On February 17, 2009, Fortunoff stopped accepting its gift cards as payment, angering customers. A bankruptcy auction was scheduled for February 23, 2009.

The chain began liquidating all of its stores on February 25, 2009;[8] the sales concluded a little more than three months later in the first week of June 2009. When the company was in process of being liquidated, plans to brand Lord & Taylor's fine jewelry and home-furnishing departments under the Fortunoff brand were canceled. SimplexDiam Inc. of New York City was entrusted with auctioning the residual diamonds from the fine jewelry division.

Fortunoff now continues to do business as an online jewelry retailer and operates its Fortunoff Backyard Stores.


The Fortunoff and Mayrock families, descendants of the founders, owned 100% of the company until November 2004, when a 75% interest in the company was acquired by Trimaran Capital Partners and the Kier Group.[9][10] However, several members of the founding family remained involved in the management and operation of the company. The sale, which originally was to have closed in December 2004, eventually closed in July 2005.

During the Spring of 2009, CONSOR Intellectual Asset Management[11] was retained to sell the Fortunoff brand, intellectual property and related intangible assets. As a result of that effort, in July 2009, the Fortunoff brand and intellectual property were reacquired by David Fortunoff and members of the Fortunoff and Mayrock families with the possibility of relaunching the brand.[12][13][14]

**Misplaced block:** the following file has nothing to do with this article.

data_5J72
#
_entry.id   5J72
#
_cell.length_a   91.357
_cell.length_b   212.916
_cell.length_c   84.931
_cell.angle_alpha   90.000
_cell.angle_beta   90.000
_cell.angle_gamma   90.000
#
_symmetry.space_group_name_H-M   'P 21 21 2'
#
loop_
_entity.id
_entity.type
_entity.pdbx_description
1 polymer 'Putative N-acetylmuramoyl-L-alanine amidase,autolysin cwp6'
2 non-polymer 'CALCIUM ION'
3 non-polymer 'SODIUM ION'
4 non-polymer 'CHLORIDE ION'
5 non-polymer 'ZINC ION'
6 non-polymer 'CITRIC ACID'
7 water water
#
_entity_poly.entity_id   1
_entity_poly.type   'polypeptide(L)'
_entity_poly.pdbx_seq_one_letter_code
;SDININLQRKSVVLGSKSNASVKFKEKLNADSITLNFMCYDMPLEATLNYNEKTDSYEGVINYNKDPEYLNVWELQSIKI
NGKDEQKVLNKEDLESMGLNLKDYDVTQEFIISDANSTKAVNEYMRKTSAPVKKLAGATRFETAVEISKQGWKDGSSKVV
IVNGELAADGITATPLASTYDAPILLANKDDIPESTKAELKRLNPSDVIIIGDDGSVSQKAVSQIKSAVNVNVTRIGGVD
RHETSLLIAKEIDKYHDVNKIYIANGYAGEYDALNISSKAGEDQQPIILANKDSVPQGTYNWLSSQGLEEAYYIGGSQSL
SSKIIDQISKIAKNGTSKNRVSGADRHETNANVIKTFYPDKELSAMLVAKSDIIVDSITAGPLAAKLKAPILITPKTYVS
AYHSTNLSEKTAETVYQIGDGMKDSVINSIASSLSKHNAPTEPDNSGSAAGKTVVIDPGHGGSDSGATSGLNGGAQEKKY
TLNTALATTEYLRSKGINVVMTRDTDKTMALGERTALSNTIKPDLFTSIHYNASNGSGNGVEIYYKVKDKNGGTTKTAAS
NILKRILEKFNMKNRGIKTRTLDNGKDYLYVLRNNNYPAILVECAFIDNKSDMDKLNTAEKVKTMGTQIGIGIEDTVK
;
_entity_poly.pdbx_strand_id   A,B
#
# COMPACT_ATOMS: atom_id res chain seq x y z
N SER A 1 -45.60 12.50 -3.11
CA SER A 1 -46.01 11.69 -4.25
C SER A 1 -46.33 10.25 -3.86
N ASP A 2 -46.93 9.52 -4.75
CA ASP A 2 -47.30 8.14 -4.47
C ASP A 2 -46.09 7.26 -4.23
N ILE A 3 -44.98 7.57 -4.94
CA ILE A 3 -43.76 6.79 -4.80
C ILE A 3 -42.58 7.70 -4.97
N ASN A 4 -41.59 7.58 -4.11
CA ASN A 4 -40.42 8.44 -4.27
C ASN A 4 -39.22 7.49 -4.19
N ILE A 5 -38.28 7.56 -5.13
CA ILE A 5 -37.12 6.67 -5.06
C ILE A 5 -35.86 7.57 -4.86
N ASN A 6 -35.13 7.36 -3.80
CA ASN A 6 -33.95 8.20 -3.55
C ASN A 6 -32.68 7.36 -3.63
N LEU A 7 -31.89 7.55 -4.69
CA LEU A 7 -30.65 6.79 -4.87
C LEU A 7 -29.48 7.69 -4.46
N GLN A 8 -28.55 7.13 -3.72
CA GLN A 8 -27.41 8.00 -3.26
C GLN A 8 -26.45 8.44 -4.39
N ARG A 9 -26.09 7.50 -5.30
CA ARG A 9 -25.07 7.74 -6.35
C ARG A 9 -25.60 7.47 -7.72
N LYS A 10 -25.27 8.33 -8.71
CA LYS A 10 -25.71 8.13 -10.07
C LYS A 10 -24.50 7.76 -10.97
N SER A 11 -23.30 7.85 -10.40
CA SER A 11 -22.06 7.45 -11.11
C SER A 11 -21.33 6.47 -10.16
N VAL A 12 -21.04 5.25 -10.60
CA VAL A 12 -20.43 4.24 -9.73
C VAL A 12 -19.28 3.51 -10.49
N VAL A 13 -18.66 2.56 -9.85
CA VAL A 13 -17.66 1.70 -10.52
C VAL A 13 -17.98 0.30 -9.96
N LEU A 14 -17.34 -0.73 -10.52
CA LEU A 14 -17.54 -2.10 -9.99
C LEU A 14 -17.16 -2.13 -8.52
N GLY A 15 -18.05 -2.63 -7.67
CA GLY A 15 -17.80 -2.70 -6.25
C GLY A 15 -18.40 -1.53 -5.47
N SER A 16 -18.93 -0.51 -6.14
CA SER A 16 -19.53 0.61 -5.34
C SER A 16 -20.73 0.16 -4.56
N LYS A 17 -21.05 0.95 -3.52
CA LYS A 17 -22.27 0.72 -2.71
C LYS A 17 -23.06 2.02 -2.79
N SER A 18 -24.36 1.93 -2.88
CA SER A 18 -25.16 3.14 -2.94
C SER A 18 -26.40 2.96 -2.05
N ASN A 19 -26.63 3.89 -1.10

In September 2009, the company reached an agreement with Furniture Concepts, LLC allowing Furniture Concepts to sell Fortunoff-branded outdoor furniture. As part of this agreement, Furniture Concepts reopened the chain's former Backyard Store unit.[15] As of 2018, Furniture Concepts operates 33 Fortunoff Backyard Stores in New York, New Jersey, Connecticut, Delaware, Pennsylvania and Florida.

In 2010, Esther Fortunoff launched fine jewelry online, followed by a retail store in 2014 near the site of the former location at the Mall at the Source.


  1. "Chair King / Fortunoff Backyard Store Announces 50 Store Total And Consolidation Of Corporate Office". March 14, 2018.
  2. James Covert (March 3, 2008). "FORTUNOFF IS POISED FOR TAKEOFF". New York Post. Retrieved 17 August 2014.
  3. "Fortunoff Chapter 11 Petition" (PDF). PacerMonitor. PacerMonitor. Retrieved 9 May 2016.
  4. "Fortunoff files bankruptcy, agrees to $100M sale to Lord & Taylor owner". Newsday. Archived from the original on 2008-03-02. Retrieved 2008-02-04.
  5. Barbaro, Michael (January 31, 2008). "Ailing Fortunoff Attracts a Suitor". The New York Times. Retrieved 2008-01-31.
  6. "NRDC Acquires Hudson's Bay Co". Chain Store Age. July 15, 2008. Retrieved 17 August 2014.
  7. "Archived copy". Archived from the original on 2008-05-16. Retrieved 2011-01-14.CS1 maint: archived copy as title (link)
  8. "Fortunoff liquidation could begin this week". Feb 24, 2009. Retrieved 17 August 2014.
  9. Archived May 4, 2006, at the Wayback Machine
  10. The domain is registered by NetNames
  11. CONSOR
  12. Press Release: Fortunoff families re-acquire the Fortunoff brand
  13. "Fortunoff to Re-Launch With Online E-Commerce Site". August 11, 2010. Retrieved 17 August 2014.
  14. "Jewelry Stores". Archived from the original on 10 August 2014. Retrieved 17 August 2014.
  15. "Furniture Concepts press release".